Cooperation with One’s Regulator Must be Prompt

All practitioners have an obligation to cooperate with their regulator. At what point does a delay in providing information to the regulator demonstrate a lack of good faith cooperation? In Law Society of Ontario v Diamond, 2019 ONSC 3228, the Court said that it depends on the circumstances of the case. However, a failure to provide clearly requested documents for a period of four to six months (despite cooperation in providing other documents quickly), where the documents are required to be readily available, could constitute a failure to cooperate in good faith. The Court said:

It is consistent with the purpose of the Rule respecting that duty and the positive obligation it imposes on lawyers, that it is not sufficient for a lawyer to have genuine or honest belief that they are fulfilling their duty to co-operate. The efforts to co-operate must be measured against the objective standard of reasonableness….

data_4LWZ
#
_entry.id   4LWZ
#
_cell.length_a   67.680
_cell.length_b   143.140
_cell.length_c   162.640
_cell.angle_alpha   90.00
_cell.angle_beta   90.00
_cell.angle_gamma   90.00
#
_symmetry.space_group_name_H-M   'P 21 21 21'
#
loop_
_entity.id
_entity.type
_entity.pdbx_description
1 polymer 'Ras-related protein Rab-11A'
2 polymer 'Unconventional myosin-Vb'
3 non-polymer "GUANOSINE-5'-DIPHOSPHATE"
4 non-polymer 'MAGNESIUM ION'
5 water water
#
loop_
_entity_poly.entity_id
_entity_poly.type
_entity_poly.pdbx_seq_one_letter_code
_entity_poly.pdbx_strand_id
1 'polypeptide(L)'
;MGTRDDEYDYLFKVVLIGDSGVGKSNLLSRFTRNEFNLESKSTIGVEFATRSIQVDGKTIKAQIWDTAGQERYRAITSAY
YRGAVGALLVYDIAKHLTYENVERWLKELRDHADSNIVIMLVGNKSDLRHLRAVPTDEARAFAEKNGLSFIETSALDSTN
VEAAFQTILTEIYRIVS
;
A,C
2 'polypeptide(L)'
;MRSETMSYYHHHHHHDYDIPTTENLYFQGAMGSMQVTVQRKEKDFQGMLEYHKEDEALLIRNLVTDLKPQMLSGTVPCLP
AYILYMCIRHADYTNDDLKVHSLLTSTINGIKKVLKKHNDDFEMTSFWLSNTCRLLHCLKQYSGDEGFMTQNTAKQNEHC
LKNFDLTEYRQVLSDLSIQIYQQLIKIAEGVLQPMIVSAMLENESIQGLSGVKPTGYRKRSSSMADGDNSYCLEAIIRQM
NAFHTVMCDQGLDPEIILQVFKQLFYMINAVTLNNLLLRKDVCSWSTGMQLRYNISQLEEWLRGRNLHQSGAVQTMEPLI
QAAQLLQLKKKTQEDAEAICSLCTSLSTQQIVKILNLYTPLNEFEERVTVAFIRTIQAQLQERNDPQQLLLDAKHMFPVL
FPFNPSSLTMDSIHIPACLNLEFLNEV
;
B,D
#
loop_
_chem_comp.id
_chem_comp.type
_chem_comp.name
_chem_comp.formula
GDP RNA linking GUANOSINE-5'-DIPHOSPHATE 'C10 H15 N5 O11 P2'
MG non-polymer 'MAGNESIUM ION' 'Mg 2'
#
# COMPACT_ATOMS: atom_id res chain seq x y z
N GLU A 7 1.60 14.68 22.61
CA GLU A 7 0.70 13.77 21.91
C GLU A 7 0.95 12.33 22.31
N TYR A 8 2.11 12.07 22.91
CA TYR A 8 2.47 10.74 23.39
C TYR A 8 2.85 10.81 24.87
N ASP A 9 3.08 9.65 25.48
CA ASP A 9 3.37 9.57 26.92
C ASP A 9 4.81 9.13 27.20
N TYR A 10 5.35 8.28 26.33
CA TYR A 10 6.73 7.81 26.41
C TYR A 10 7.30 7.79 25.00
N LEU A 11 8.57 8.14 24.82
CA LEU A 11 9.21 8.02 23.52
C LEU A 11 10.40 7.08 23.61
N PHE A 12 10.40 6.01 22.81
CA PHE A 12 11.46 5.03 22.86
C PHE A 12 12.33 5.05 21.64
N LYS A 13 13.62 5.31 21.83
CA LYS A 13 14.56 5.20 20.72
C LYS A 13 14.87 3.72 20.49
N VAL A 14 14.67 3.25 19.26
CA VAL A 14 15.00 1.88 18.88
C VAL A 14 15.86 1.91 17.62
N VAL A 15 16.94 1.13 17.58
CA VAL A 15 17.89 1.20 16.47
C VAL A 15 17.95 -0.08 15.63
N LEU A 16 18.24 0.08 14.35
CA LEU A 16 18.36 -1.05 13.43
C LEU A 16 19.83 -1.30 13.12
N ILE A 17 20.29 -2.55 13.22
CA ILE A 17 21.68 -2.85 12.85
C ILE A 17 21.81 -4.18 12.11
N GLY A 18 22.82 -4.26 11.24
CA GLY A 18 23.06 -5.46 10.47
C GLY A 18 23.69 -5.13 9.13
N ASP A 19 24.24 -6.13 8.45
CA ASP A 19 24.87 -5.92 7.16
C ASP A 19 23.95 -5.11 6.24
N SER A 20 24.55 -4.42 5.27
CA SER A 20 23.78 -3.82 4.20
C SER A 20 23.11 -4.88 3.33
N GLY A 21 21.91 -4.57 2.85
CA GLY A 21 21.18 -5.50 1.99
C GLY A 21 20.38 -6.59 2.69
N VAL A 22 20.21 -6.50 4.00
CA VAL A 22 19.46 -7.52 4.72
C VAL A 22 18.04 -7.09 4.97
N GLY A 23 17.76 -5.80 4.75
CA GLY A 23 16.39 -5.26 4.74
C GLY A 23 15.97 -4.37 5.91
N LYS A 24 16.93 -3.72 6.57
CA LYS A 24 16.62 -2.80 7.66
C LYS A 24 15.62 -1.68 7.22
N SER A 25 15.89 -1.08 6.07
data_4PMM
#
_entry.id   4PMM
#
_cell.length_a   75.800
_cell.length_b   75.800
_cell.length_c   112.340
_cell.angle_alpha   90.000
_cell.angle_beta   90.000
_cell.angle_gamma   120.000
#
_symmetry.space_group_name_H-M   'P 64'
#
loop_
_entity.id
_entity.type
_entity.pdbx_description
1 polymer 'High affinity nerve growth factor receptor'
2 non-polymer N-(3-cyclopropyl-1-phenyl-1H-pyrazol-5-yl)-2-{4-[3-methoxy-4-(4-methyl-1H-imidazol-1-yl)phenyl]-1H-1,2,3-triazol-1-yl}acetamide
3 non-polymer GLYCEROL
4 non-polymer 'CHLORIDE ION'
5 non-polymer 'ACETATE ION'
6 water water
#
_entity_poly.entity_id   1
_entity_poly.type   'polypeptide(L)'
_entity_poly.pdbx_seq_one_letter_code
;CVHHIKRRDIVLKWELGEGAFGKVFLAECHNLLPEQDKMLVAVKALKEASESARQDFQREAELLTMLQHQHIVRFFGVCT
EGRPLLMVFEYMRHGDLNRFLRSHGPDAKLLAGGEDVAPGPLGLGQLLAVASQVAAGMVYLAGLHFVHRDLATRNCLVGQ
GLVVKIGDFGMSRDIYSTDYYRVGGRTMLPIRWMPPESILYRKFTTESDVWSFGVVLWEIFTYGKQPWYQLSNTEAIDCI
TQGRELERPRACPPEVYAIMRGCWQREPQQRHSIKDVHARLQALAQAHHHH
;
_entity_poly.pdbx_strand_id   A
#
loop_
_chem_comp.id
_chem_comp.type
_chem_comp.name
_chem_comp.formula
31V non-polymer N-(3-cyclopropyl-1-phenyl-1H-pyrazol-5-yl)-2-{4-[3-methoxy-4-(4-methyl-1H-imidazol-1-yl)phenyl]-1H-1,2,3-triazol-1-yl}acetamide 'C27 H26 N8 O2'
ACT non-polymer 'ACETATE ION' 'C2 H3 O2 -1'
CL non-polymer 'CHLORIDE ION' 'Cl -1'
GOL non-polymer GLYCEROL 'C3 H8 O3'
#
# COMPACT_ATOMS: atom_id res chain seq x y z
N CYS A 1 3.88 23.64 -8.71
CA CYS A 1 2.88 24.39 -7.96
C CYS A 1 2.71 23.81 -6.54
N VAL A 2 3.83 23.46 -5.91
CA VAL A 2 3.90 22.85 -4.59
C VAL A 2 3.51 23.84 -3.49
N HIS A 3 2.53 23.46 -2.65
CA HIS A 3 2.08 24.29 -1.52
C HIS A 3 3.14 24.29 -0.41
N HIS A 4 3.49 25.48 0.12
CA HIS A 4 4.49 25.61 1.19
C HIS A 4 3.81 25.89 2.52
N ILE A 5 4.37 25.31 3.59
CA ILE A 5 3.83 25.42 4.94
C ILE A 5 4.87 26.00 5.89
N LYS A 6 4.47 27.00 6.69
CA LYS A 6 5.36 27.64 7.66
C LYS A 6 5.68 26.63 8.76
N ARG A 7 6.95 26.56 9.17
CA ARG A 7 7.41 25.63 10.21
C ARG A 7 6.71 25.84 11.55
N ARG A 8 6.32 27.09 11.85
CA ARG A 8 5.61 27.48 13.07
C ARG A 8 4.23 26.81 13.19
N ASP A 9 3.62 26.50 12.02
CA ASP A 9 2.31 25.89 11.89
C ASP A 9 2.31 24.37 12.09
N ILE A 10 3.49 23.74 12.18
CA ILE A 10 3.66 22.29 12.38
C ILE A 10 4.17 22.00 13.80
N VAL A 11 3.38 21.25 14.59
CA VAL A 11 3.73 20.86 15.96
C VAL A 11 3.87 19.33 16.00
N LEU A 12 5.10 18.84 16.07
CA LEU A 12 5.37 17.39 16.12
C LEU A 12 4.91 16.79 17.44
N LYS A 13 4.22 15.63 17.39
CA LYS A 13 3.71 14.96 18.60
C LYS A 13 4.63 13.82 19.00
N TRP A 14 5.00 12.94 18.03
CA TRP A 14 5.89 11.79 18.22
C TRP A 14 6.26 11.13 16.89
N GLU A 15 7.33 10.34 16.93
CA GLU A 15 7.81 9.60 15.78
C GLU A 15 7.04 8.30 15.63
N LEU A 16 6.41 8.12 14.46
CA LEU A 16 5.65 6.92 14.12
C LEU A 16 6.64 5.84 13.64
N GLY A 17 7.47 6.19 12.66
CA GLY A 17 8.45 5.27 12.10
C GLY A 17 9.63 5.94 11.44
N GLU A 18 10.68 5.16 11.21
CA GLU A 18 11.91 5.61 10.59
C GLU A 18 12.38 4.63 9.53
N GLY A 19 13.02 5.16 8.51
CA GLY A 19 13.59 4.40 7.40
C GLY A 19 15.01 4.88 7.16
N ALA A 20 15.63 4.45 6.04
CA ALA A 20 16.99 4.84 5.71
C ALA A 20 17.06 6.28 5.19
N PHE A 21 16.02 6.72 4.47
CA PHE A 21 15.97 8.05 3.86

To find otherwise would allow a lawyer who has not taken the time or made reasonable efforts to understand and comply with their obligations to be immunized from regulation by the Law Society. This would be contrary to the public interest. As noted in Ghobrial, supra, at para. 9, when it comes to the licensee’s duty to respond to Law Society requests for information completely and promptly “it is essential that the licensee treat the response as a priority….

Similarly, in the duty to co-operate context, a lawyer cannot be found to have acted in good faith to provide a complete and prompt response when the basis for their delay is their ignorance of their professional obligations or their negligence in making the efforts they are required to make to provide the requested information promptly….

There is nothing unreasonable about the Appeal Division’s analysis of the concept of “good faith”. It does not hold lawyers to a standard of perfection. It imposes a duty on them to make every reasonable effort to comply with their obligations. This is consistent with the purpose of the Rule….

This decision reinforces that a practitioner’s duty to cooperate with their regulator means a prompt and complete response to each request.

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